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Monday, January 29, 2007

Monday Is Chart Day

Momentum for gold is bullish, setting up another push higher, perhaps after a brief pullback.

Then again, in a choppy market like we're seeing now, charts are not as reliable as we might hope. However, I point you to forces that are long-term bullish for gold...

First, production is falling. Despite soaring prices, gold mine production in 2006 fell by 2% to 2,467 metric tonnes, according to GFMS. South Africa, Australia and the United States all saw production go down — even though prices are going up!

Second, official sales are tumbling. Selling of gold by central banks dropped by half in 2006 to 330 metric tonnes. Market watchers expect those sales to keep falling.

Third, we have the next wave of gold ETFs. Recently, three companies rushed to launch gold ETFs or funds in India as the laws changed favorably in that country. So a billion people will suddenly have access to gold funds. Sounds bullish to me!

Fourth, producers are de-hedging like crazy. “Hedging” is when miners sell forward gold production to lock in prices. With gold prices strong and getting stronger, miners are buying back those forward sales. Net producer de-hedging in 2006 hit 400 metric tonnes — FOUR TIMES the volume of 2005.

If anyone knows where the price of gold is going, it should be gold miners. And they’re giving a big vote for “UP!” Gold should charge back to $732 this year on its way to $750 per ounce.

These are the points I made this weekend in Saturday's Money and Markets. You can read the whole thing by
CLICKING HERE. One note: My editors inserted the word "unholy" to describe the alliance between environmental groups and major corporations. I haven't received a satifactory explanation as to why that happened.

Now, let's look at oil ...

As I mentioned the last time I posted an oil chart (two weeks ago), crude oil was extremely oversold and set up for a bullish reversal. Simple momentum would likely carry it to 57.50, the 25% Fibonacci retracement of its big sell-off. If you’re more bullish, the 50% retracement (very common) is 64.47, or round off to 64.50.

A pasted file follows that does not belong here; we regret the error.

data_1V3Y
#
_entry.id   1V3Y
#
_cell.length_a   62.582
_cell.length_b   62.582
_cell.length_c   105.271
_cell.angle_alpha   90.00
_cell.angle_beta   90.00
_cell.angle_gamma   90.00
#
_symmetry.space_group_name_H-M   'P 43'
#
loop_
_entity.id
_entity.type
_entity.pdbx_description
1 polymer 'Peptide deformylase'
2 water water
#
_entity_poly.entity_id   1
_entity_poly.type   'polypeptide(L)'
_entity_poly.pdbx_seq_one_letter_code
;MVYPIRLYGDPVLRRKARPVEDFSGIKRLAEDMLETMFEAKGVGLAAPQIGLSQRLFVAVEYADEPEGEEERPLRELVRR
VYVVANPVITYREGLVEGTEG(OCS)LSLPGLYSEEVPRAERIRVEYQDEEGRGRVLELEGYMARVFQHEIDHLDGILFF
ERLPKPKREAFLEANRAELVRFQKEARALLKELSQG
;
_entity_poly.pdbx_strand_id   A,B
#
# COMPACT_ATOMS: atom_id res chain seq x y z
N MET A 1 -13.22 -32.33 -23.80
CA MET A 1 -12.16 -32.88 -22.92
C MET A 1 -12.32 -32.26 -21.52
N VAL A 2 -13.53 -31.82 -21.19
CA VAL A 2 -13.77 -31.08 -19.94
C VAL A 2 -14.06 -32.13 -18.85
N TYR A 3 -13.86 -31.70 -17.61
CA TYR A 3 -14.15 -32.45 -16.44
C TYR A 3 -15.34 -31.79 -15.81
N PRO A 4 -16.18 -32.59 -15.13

Below-normal temperatures gripping the East Coast are expected to continue into at least the first week of February. Private forecaster Frontier Weather said temperatures from the Great Lakes to the Atlantic will likely average 12 to 16 degrees below normal through the first week of February, boosting heating-oil demand.

A couple other interesting energy stories (all from the Wall Street Journal)…

  1. President Alexander Lukashenko threatened to slap fresh duties on Russian oil sent through Belarus to Europe unless Moscow sells it oil at a cheaper price -- raising the specter of a repeat of this month's supply cutoff.
  2. India and Russia are in talks about giving Indian companies a greater stake in Russia's oil reserves, in exchange for Russian companies being allowed to do more refining and retailing in India.
  3. Russian President Vladimir Putin offered to build four new nuclear reactors for energy-starved India.

These three stories are emblematic of what I call Russia’s “Empire of Energy” – its bid to build a new empire on the ashes of the old Soviet Empire.

In other oil news …

Suncor Energy plans to expand its Canadian oil-sands operations to double its output to more than half-a-million barrels a day.

Finally, let's look at copper...

Copper is bouncing on news that inventories in Shanghai and London are shrinking. Is the worst over? The worst may not be over for all those hedge funds that have gone short copper. We’ll see how much of a bounce it gets.

Base metals aren’t out of the woods yet, though. China has gone into zinc surplus for the first time in three years. The hottest base metal is nickel (used for stainless steel). It’s in short supply, and the Chinese can’t get enough.

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